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The Mott Transition in a Bose Gas Measured Through Time of Flight



Ian B. Spielman, Karina Jimenez-Garcia


Ultracold atoms in optical lattices can realize nearly perfect analogs to condensed matter model systems without the complexity present in materials. In this chapter, we thoroughly describe our experimental characterization of the transition from superfluid (SF, for shallow optical lattices) to Mott insulator (MI, for deep optical lattices) using trapped ultracold bosonic atom in optical lattices. Our measurements are based on the time-of-flight (TOF) technique, where we focus on the atoms' momentum distribution and correlations therein. In this review, we discuss three main measurements: ({\it i}\,) the properties of the Mott state including the effects on non-zero, but small, tunneling ({\it ii}\,) the critical value at which an inhonmogeneous ensemble of systems fully departs the SF phase; and ({\it iii}\,) the state diagram describing a single harmonically trapped system as a function a characteristic density and lattice depth using a magnetic resonance imaging (MRI) technique to exclude inhomogeneous averaging.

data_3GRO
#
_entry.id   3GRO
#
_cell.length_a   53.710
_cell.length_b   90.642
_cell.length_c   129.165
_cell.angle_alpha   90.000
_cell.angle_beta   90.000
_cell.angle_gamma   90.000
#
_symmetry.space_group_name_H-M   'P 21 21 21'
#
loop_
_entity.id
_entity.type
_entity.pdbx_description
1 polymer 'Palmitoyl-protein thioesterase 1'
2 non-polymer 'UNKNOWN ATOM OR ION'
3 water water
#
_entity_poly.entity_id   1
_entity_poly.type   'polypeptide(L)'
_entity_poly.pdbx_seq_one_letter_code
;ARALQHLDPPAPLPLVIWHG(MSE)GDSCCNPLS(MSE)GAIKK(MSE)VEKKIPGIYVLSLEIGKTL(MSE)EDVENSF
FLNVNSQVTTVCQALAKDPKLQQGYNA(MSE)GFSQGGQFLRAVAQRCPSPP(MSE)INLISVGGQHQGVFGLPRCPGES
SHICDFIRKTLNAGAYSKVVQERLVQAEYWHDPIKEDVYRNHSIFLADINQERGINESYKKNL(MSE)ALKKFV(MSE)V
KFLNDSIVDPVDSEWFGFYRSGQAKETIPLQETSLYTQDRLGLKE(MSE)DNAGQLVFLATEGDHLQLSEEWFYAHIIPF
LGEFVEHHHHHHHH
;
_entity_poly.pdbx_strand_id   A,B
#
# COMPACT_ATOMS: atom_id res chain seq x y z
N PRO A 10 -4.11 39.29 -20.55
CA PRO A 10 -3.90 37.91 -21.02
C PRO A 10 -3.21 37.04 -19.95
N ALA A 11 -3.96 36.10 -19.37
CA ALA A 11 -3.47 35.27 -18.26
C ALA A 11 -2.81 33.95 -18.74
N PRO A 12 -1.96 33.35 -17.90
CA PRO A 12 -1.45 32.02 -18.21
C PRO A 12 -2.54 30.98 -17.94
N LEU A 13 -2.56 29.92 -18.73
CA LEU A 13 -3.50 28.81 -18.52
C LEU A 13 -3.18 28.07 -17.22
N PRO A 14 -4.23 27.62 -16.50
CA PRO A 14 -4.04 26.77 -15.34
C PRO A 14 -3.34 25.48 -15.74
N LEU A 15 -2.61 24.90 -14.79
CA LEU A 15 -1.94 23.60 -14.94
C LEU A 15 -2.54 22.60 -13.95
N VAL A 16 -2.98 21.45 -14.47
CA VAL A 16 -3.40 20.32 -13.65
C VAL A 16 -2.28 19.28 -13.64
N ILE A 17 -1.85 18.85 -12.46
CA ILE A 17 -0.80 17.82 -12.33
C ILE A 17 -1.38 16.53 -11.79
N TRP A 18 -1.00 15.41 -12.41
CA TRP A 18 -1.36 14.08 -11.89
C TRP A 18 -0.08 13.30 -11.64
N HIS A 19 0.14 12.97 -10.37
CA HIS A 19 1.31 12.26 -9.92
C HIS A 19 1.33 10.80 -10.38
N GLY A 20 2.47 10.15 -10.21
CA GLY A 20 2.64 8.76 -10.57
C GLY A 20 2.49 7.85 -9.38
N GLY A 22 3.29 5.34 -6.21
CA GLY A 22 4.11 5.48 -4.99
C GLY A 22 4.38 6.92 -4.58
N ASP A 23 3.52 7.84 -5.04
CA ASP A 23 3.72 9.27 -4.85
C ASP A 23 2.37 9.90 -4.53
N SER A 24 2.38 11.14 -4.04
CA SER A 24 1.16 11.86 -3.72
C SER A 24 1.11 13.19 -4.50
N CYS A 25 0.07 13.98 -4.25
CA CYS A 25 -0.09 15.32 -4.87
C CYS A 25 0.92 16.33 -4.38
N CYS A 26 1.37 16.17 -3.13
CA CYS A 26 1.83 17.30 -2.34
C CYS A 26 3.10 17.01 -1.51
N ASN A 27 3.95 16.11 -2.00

Cambridge University Press in 2014
Publisher Info
Rey, A.M.; Satija, I.I.; Clark C.W., Cambridge, -1


insulator, Mott, superfluid, time-of-flight, transition


Spielman, I. and Jimenez-Garcia, K. (2014), The Mott Transition in a Bose Gas Measured Through Time of Flight, Rey, A.M.; Satija, I.I.; Clark C.W., Cambridge, -1 (Accessed May 29, 2024)


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Created January 1, 2014, Updated February 19, 2017